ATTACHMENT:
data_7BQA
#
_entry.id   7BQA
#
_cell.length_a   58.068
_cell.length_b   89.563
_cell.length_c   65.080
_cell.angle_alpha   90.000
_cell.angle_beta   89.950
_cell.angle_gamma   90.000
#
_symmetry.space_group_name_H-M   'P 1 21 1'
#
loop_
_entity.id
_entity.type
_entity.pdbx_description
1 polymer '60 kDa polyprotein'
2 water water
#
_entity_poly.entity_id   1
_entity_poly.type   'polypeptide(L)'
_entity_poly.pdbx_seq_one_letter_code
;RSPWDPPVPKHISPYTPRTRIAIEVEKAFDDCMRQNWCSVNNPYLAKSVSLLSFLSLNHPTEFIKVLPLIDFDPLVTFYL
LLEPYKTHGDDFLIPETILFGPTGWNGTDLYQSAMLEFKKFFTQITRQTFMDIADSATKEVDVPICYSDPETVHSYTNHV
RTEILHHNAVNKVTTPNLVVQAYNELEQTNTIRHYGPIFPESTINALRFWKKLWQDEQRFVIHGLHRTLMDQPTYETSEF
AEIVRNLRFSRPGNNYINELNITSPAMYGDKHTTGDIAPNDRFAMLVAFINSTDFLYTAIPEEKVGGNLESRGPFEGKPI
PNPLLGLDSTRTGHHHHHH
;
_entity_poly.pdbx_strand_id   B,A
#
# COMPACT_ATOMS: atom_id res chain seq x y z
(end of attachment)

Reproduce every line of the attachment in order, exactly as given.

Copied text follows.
data_7BQA
#
_entry.id   7BQA
#
_cell.length_a   58.068
_cell.length_b   89.563
_cell.length_c   65.080
_cell.angle_alpha   90.000
_cell.angle_beta   89.950
_cell.angle_gamma   90.000
#
_symmetry.space_group_name_H-M   'P 1 21 1'
#
loop_
_entity.id
_entity.type
_entity.pdbx_description
1 polymer '60 kDa polyprotein'
2 water water
#
_entity_poly.entity_id   1
_entity_poly.type   'polypeptide(L)'
_entity_poly.pdbx_seq_one_letter_code
;RSPWDPPVPKHISPYTPRTRIAIEVEKAFDDCMRQNWCSVNNPYLAKSVSLLSFLSLNHPTEFIKVLPLIDFDPLVTFYL
LLEPYKTHGDDFLIPETILFGPTGWNGTDLYQSAMLEFKKFFTQITRQTFMDIADSATKEVDVPICYSDPETVHSYTNHV
RTEILHHNAVNKVTTPNLVVQAYNELEQTNTIRHYGPIFPESTINALRFWKKLWQDEQRFVIHGLHRTLMDQPTYETSEF
AEIVRNLRFSRPGNNYINELNITSPAMYGDKHTTGDIAPNDRFAMLVAFINSTDFLYTAIPEEKVGGNLESRGPFEGKPI
PNPLLGLDSTRTGHHHHHH
;
_entity_poly.pdbx_strand_id   B,A
#
# COMPACT_ATOMS: atom_id res chain seq x y z